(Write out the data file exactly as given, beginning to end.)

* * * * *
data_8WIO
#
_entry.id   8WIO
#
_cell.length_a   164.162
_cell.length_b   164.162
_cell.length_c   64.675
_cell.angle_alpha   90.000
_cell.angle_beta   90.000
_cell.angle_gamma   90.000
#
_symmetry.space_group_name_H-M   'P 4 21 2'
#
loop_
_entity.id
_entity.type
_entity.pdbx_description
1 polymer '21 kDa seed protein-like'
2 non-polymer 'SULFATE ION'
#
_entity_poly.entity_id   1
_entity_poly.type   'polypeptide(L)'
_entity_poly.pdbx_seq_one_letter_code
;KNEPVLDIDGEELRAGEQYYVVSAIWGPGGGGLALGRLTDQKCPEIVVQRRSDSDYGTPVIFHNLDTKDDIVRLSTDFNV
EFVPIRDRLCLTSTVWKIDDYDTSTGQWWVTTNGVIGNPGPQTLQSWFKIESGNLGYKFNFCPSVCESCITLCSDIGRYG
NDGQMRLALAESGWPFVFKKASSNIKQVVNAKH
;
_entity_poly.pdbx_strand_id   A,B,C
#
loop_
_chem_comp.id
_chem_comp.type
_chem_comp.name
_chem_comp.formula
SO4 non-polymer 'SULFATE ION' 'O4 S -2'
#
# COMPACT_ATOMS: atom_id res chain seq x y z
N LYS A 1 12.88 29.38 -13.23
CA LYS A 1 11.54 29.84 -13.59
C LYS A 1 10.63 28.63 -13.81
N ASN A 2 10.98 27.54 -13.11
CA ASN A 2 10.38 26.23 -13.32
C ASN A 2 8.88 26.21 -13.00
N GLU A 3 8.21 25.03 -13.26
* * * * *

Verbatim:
data_8WIO
#
_entry.id   8WIO
#
_cell.length_a   164.162
_cell.length_b   164.162
_cell.length_c   64.675
_cell.angle_alpha   90.000
_cell.angle_beta   90.000
_cell.angle_gamma   90.000
#
_symmetry.space_group_name_H-M   'P 4 21 2'
#
loop_
_entity.id
_entity.type
_entity.pdbx_description
1 polymer '21 kDa seed protein-like'
2 non-polymer 'SULFATE ION'
#
_entity_poly.entity_id   1
_entity_poly.type   'polypeptide(L)'
_entity_poly.pdbx_seq_one_letter_code
;KNEPVLDIDGEELRAGEQYYVVSAIWGPGGGGLALGRLTDQKCPEIVVQRRSDSDYGTPVIFHNLDTKDDIVRLSTDFNV
EFVPIRDRLCLTSTVWKIDDYDTSTGQWWVTTNGVIGNPGPQTLQSWFKIESGNLGYKFNFCPSVCESCITLCSDIGRYG
NDGQMRLALAESGWPFVFKKASSNIKQVVNAKH
;
_entity_poly.pdbx_strand_id   A,B,C
#
loop_
_chem_comp.id
_chem_comp.type
_chem_comp.name
_chem_comp.formula
SO4 non-polymer 'SULFATE ION' 'O4 S -2'
#
# COMPACT_ATOMS: atom_id res chain seq x y z
N LYS A 1 12.88 29.38 -13.23
CA LYS A 1 11.54 29.84 -13.59
C LYS A 1 10.63 28.63 -13.81
N ASN A 2 10.98 27.54 -13.11
CA ASN A 2 10.38 26.23 -13.32
C ASN A 2 8.88 26.21 -13.00
N GLU A 3 8.21 25.03 -13.26